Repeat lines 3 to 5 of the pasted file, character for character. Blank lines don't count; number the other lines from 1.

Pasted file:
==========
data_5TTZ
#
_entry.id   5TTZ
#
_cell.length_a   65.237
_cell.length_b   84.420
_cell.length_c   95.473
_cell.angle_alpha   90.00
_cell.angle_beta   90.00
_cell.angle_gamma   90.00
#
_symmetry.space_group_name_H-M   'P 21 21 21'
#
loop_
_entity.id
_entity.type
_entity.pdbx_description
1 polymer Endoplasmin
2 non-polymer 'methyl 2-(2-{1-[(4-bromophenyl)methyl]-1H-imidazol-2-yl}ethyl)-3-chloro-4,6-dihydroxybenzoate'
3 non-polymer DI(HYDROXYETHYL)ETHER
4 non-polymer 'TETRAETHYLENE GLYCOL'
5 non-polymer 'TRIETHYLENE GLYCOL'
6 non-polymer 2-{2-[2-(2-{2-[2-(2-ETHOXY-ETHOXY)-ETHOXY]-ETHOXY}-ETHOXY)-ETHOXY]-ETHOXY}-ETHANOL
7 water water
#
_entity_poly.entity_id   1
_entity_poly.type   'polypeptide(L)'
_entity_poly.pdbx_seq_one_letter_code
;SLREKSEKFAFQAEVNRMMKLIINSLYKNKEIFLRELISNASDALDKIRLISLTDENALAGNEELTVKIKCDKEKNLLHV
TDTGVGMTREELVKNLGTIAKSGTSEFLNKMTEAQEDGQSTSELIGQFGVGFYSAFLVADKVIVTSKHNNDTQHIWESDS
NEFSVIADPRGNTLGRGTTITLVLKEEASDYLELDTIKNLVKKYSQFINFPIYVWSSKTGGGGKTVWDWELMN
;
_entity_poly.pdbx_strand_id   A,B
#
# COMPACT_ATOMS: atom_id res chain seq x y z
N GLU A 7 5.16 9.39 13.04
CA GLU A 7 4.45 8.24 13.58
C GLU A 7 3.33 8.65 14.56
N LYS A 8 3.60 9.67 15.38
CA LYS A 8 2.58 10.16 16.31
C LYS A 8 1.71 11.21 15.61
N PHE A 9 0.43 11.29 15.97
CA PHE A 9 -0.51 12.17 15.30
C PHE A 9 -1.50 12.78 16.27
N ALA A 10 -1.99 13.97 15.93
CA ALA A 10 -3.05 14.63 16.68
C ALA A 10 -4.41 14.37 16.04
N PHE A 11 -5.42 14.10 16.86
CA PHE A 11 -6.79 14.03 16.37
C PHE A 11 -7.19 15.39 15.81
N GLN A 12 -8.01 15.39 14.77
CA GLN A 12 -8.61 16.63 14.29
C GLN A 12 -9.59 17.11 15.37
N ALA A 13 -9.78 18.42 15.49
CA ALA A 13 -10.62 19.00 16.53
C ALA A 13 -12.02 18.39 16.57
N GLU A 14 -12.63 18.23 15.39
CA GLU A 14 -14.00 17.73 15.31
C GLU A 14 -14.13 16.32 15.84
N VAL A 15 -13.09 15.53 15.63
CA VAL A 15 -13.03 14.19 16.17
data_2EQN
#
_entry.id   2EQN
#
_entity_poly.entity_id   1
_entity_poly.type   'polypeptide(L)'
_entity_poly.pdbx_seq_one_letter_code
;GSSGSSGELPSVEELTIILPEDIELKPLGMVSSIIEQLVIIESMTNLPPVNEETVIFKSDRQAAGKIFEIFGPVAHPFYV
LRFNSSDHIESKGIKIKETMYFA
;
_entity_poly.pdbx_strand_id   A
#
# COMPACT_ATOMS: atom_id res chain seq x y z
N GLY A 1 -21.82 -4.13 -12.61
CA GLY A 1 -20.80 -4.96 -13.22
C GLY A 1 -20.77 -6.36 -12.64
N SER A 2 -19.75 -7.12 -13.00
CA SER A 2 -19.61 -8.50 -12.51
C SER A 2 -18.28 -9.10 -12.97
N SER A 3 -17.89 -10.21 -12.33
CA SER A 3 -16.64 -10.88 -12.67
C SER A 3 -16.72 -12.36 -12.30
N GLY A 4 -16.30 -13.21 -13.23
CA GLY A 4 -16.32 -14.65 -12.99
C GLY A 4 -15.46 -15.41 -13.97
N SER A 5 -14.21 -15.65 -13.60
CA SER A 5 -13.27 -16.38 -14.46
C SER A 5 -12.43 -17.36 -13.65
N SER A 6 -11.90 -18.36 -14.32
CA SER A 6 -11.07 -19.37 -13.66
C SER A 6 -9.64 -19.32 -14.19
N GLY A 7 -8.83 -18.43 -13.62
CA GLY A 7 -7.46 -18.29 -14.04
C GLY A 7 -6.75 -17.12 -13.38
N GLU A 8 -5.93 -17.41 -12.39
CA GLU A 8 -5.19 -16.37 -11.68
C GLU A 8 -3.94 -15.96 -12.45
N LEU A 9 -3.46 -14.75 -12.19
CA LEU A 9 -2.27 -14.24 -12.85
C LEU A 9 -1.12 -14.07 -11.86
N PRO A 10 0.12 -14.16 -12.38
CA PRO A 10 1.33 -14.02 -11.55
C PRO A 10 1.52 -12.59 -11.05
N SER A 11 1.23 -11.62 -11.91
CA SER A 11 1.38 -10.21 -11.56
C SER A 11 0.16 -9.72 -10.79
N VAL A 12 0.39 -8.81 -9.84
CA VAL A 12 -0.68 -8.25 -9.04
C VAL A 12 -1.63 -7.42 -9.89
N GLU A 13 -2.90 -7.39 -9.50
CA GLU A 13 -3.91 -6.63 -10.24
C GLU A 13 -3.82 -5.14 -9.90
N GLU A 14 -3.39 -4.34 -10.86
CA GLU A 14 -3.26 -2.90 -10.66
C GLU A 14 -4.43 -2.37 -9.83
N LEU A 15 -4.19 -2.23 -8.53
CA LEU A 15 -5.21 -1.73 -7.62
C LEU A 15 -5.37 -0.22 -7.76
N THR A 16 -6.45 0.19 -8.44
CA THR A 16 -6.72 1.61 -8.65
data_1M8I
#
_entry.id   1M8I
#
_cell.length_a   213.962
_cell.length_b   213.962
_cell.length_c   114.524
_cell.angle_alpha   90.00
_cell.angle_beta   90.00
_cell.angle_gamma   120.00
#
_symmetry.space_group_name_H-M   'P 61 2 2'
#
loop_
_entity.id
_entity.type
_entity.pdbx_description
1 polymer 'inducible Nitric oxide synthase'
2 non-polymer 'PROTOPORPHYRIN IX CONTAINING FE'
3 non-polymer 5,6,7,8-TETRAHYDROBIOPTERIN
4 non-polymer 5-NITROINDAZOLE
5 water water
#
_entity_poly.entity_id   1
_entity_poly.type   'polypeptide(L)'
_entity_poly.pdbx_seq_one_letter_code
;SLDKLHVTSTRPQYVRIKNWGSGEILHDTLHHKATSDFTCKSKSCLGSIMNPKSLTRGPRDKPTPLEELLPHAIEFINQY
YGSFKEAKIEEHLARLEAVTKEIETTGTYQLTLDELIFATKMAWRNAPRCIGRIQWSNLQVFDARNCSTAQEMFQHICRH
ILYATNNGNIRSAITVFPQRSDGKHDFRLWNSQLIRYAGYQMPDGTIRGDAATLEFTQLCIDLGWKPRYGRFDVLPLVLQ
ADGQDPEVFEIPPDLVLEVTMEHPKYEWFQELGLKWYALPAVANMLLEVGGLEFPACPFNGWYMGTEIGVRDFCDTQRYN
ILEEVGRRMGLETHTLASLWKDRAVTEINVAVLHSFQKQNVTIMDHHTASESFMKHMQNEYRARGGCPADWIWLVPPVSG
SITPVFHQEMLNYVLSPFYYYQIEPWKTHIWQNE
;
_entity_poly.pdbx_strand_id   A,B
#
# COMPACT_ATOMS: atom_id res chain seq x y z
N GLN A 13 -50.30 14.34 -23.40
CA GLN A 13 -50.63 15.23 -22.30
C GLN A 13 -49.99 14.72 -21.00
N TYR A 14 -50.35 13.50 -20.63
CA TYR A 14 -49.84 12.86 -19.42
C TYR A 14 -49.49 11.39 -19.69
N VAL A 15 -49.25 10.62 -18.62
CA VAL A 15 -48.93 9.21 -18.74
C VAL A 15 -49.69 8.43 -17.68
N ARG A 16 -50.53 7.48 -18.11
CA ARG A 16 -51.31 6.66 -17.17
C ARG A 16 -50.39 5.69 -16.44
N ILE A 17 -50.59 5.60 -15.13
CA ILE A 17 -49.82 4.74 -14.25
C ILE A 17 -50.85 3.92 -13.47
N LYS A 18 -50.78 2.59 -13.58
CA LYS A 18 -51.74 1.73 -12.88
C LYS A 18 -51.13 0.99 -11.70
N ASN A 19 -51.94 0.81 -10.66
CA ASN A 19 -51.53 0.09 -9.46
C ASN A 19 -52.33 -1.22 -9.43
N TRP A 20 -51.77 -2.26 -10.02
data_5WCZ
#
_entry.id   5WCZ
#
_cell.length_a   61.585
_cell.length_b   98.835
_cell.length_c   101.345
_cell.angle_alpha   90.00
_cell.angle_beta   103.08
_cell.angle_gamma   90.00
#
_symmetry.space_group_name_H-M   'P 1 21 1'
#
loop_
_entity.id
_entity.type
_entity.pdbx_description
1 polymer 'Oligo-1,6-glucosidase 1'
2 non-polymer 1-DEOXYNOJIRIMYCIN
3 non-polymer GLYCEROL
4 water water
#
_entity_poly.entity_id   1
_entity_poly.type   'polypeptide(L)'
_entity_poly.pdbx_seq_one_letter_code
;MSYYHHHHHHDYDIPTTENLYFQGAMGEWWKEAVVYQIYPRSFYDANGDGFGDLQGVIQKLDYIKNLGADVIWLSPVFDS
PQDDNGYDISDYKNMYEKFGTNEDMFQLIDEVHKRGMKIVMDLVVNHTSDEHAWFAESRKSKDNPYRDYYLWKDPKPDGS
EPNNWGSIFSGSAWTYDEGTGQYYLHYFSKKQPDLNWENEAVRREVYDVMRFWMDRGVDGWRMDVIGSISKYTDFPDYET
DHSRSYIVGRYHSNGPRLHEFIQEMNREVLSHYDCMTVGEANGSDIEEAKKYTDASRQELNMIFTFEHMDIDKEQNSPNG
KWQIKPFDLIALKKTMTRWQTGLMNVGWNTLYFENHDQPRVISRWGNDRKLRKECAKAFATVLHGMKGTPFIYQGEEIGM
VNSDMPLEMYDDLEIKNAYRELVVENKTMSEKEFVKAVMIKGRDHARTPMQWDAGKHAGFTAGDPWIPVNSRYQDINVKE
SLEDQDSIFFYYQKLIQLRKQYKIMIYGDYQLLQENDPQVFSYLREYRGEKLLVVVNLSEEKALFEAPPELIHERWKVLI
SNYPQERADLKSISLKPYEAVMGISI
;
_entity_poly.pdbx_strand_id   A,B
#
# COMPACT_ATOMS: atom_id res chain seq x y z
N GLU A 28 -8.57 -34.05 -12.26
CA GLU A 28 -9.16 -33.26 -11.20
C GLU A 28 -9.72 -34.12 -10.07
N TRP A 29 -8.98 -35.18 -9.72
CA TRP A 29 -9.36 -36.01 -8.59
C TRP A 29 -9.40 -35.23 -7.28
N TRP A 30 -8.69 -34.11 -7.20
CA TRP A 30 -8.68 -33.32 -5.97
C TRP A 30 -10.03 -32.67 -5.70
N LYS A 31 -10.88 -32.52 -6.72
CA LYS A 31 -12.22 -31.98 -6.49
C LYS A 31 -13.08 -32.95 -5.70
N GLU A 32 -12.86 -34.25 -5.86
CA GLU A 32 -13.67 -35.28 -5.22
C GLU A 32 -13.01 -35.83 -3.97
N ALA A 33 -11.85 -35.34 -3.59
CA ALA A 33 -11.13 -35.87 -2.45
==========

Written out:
_entry.id   5TTZ
#
_cell.length_a   65.237